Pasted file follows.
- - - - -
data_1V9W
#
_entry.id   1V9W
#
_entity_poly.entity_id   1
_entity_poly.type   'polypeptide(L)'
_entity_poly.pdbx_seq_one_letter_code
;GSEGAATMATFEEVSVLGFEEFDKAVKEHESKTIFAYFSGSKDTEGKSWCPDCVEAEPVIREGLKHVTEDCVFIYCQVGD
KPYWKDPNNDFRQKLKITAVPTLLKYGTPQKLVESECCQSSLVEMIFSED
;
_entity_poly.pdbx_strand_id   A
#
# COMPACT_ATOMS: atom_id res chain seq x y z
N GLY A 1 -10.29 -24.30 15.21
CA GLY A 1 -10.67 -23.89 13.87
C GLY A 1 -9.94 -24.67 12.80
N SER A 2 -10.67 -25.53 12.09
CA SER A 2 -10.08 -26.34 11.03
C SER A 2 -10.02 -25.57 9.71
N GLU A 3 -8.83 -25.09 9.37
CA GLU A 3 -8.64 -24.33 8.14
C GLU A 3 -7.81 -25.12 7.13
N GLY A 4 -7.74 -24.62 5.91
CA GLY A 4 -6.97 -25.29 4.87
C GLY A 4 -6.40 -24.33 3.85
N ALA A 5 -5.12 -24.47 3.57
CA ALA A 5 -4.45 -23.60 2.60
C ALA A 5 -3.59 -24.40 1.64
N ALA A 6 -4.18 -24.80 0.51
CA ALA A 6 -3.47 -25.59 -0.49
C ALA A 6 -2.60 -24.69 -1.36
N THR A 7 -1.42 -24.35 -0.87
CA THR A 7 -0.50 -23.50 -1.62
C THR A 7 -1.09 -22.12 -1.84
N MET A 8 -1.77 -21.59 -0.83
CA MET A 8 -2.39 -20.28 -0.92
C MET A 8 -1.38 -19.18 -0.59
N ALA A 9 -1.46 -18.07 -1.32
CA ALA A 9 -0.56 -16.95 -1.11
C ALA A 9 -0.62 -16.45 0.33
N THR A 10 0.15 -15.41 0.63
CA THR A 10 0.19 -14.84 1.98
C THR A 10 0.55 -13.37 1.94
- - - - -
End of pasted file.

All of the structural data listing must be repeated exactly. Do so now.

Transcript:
data_1V9W
#
_entry.id   1V9W
#
_entity_poly.entity_id   1
_entity_poly.type   'polypeptide(L)'
_entity_poly.pdbx_seq_one_letter_code
;GSEGAATMATFEEVSVLGFEEFDKAVKEHESKTIFAYFSGSKDTEGKSWCPDCVEAEPVIREGLKHVTEDCVFIYCQVGD
KPYWKDPNNDFRQKLKITAVPTLLKYGTPQKLVESECCQSSLVEMIFSED
;
_entity_poly.pdbx_strand_id   A
#
# COMPACT_ATOMS: atom_id res chain seq x y z
N GLY A 1 -10.29 -24.30 15.21
CA GLY A 1 -10.67 -23.89 13.87
C GLY A 1 -9.94 -24.67 12.80
N SER A 2 -10.67 -25.53 12.09
CA SER A 2 -10.08 -26.34 11.03
C SER A 2 -10.02 -25.57 9.71
N GLU A 3 -8.83 -25.09 9.37
CA GLU A 3 -8.64 -24.33 8.14
C GLU A 3 -7.81 -25.12 7.13
N GLY A 4 -7.74 -24.62 5.91
CA GLY A 4 -6.97 -25.29 4.87
C GLY A 4 -6.40 -24.33 3.85
N ALA A 5 -5.12 -24.47 3.57
CA ALA A 5 -4.45 -23.60 2.60
C ALA A 5 -3.59 -24.40 1.64
N ALA A 6 -4.18 -24.80 0.51
CA ALA A 6 -3.47 -25.59 -0.49
C ALA A 6 -2.60 -24.69 -1.36
N THR A 7 -1.42 -24.35 -0.87
CA THR A 7 -0.50 -23.50 -1.62
C THR A 7 -1.09 -22.12 -1.84
N MET A 8 -1.77 -21.59 -0.83
CA MET A 8 -2.39 -20.28 -0.92
C MET A 8 -1.38 -19.18 -0.59
N ALA A 9 -1.46 -18.07 -1.32
CA ALA A 9 -0.56 -16.95 -1.11
C ALA A 9 -0.62 -16.45 0.33
N THR A 10 0.15 -15.41 0.63
CA THR A 10 0.19 -14.84 1.98
C THR A 10 0.55 -13.37 1.94